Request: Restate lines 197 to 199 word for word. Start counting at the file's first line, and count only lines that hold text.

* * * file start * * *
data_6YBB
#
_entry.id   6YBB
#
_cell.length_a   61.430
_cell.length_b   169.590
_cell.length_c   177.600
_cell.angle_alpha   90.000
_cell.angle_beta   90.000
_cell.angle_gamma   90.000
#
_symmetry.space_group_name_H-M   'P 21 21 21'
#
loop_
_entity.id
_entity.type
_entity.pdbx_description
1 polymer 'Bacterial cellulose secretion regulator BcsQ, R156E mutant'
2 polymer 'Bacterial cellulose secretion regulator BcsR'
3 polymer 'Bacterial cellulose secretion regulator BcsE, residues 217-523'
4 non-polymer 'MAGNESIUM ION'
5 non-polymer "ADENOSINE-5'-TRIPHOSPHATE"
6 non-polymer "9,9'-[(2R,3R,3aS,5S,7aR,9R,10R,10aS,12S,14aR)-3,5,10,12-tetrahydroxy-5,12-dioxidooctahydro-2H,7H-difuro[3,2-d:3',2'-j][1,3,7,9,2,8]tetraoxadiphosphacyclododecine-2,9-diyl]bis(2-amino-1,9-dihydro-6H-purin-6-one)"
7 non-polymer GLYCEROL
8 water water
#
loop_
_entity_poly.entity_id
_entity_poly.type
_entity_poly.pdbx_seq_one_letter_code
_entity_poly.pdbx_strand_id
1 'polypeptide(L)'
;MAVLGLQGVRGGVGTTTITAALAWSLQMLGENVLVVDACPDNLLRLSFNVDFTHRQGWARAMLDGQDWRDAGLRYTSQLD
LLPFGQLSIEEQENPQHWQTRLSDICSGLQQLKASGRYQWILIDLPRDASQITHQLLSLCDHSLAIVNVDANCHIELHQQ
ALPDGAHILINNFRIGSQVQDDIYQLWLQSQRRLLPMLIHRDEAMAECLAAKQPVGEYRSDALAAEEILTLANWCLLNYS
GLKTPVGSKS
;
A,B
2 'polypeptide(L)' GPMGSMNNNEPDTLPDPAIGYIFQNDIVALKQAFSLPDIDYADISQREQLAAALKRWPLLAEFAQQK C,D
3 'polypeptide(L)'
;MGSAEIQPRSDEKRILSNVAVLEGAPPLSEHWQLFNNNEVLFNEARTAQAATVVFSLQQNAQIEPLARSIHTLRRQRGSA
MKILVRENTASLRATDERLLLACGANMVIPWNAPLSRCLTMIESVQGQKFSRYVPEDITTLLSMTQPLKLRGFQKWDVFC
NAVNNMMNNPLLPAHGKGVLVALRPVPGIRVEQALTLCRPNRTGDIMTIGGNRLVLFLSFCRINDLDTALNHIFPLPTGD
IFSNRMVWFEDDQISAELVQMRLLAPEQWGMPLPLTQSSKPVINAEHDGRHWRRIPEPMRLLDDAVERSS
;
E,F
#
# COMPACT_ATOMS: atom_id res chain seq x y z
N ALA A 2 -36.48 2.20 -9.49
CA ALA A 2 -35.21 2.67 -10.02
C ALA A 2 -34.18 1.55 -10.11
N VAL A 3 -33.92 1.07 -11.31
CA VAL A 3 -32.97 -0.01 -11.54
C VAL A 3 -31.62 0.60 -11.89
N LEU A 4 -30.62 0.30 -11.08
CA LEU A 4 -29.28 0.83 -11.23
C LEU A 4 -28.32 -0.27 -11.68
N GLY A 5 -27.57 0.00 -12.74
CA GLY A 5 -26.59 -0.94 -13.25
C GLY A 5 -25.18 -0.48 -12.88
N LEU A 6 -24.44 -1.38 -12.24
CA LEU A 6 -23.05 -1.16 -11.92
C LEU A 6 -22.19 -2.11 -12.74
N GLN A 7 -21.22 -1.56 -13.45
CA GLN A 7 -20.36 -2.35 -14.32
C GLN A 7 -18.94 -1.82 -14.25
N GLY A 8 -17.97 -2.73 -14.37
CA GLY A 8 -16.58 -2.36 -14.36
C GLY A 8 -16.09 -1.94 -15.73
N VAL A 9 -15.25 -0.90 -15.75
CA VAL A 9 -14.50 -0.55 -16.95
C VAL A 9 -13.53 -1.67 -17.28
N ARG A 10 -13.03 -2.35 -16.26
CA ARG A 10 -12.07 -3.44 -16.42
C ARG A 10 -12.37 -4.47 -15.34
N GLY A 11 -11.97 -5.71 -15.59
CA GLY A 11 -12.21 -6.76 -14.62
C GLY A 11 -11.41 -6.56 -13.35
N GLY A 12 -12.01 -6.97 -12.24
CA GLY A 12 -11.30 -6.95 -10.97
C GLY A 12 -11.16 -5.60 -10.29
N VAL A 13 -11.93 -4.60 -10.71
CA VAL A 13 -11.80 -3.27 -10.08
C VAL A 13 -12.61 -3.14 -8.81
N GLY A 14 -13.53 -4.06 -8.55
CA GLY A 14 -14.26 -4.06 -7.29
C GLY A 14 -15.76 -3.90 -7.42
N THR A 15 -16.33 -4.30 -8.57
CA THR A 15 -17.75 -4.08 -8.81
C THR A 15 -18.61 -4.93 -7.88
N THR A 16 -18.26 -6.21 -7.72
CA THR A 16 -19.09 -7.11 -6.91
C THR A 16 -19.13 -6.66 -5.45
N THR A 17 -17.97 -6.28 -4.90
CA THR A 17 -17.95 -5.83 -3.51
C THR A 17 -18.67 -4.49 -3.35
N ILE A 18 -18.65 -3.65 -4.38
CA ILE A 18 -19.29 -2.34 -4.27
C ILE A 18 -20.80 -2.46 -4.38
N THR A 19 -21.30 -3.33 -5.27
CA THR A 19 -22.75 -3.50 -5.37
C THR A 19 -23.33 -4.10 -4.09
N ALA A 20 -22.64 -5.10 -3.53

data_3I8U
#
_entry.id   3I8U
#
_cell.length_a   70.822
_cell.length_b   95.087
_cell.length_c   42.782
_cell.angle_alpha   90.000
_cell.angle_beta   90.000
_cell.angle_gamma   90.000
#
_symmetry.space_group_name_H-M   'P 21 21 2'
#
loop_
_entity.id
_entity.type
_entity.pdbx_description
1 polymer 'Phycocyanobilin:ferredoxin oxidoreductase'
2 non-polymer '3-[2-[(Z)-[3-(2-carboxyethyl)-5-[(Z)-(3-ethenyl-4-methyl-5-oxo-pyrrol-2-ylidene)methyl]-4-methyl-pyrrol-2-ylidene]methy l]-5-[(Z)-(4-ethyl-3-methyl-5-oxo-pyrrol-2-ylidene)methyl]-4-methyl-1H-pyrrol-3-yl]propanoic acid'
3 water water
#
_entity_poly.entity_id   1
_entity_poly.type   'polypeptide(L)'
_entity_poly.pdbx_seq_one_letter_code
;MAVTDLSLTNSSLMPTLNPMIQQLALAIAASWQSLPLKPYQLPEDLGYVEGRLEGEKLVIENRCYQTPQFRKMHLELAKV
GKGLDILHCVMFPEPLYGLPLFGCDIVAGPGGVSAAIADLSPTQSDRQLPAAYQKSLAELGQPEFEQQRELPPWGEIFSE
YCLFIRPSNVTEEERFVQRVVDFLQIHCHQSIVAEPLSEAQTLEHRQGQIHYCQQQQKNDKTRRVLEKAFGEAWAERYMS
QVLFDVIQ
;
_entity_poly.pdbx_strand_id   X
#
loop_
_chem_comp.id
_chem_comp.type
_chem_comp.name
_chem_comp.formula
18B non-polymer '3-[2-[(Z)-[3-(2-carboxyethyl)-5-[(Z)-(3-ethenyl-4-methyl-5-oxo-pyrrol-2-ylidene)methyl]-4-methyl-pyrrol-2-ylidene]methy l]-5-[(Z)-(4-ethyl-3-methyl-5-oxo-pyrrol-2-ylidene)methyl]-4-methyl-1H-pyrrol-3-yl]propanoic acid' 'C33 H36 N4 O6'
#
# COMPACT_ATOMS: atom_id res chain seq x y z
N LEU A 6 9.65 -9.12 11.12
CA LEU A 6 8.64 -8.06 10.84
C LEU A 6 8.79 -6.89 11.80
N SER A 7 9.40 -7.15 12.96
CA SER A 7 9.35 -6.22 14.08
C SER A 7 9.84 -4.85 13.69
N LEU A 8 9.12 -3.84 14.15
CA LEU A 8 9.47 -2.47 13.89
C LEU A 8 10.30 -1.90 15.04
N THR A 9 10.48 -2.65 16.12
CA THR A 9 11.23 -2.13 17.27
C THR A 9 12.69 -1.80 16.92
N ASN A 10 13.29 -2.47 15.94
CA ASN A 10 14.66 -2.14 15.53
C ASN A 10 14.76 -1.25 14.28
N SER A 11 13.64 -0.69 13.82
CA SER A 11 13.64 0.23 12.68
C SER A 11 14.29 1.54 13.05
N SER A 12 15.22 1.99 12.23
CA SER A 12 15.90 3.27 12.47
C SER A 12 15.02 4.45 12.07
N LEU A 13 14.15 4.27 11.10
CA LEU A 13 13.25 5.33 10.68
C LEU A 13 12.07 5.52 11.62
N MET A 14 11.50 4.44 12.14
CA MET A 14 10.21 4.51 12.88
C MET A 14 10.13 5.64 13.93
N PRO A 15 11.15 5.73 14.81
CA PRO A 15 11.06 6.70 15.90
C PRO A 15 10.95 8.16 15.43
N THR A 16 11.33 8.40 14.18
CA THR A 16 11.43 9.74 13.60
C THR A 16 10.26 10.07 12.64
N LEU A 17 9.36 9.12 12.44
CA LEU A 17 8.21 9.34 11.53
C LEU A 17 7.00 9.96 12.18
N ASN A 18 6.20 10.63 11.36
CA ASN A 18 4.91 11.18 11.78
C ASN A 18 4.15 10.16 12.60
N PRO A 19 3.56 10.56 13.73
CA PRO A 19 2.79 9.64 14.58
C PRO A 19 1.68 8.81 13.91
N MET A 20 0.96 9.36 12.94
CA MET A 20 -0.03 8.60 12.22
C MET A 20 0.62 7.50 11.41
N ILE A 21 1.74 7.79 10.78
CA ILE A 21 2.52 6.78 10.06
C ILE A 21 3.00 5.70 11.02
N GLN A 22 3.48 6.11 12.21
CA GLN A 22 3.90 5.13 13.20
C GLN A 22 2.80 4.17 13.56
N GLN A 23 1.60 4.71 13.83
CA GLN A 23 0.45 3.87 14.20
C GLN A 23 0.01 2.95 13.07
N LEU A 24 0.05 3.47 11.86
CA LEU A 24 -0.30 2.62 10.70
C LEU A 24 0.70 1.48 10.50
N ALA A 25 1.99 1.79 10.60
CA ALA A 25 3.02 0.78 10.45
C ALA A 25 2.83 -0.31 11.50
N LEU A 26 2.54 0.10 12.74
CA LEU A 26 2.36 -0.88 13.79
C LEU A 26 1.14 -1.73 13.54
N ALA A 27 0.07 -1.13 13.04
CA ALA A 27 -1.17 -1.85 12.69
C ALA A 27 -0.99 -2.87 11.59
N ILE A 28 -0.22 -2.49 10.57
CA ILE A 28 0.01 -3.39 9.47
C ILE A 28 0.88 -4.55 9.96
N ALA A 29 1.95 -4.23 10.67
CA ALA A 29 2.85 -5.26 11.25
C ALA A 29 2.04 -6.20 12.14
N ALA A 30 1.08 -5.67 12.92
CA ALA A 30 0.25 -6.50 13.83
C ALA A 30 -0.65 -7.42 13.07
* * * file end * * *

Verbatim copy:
N LEU A 24 0.05 3.47 11.86
CA LEU A 24 -0.30 2.62 10.70
C LEU A 24 0.70 1.48 10.50